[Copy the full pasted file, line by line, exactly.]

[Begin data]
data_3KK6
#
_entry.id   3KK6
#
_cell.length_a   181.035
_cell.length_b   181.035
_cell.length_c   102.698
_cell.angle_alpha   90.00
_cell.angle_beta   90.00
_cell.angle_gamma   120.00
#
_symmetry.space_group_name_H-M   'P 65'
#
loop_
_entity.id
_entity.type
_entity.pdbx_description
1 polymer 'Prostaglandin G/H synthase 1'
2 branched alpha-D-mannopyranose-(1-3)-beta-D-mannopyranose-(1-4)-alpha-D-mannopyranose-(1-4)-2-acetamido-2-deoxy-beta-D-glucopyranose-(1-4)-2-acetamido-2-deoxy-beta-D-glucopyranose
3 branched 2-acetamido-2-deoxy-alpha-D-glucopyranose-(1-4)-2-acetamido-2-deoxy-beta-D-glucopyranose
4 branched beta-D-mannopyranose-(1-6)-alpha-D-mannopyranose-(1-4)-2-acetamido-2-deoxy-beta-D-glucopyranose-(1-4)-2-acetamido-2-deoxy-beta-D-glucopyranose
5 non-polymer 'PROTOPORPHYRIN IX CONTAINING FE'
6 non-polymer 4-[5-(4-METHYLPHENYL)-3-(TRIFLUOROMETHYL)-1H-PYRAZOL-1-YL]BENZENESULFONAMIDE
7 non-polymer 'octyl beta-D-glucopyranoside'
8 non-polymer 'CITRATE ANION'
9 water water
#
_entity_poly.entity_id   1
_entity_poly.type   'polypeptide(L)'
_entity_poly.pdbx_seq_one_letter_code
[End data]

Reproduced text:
data_3KK6
#
_entry.id   3KK6
#
_cell.length_a   181.035
_cell.length_b   181.035
_cell.length_c   102.698
_cell.angle_alpha   90.00
_cell.angle_beta   90.00
_cell.angle_gamma   120.00
#
_symmetry.space_group_name_H-M   'P 65'
#
loop_
_entity.id
_entity.type
_entity.pdbx_description
1 polymer 'Prostaglandin G/H synthase 1'
2 branched alpha-D-mannopyranose-(1-3)-beta-D-mannopyranose-(1-4)-alpha-D-mannopyranose-(1-4)-2-acetamido-2-deoxy-beta-D-glucopyranose-(1-4)-2-acetamido-2-deoxy-beta-D-glucopyranose
3 branched 2-acetamido-2-deoxy-alpha-D-glucopyranose-(1-4)-2-acetamido-2-deoxy-beta-D-glucopyranose
4 branched beta-D-mannopyranose-(1-6)-alpha-D-mannopyranose-(1-4)-2-acetamido-2-deoxy-beta-D-glucopyranose-(1-4)-2-acetamido-2-deoxy-beta-D-glucopyranose
5 non-polymer 'PROTOPORPHYRIN IX CONTAINING FE'
6 non-polymer 4-[5-(4-METHYLPHENYL)-3-(TRIFLUOROMETHYL)-1H-PYRAZOL-1-YL]BENZENESULFONAMIDE
7 non-polymer 'octyl beta-D-glucopyranoside'
8 non-polymer 'CITRATE ANION'
9 water water
#
_entity_poly.entity_id   1
_entity_poly.type   'polypeptide(L)'
_entity_poly.pdbx_seq_one_letter_code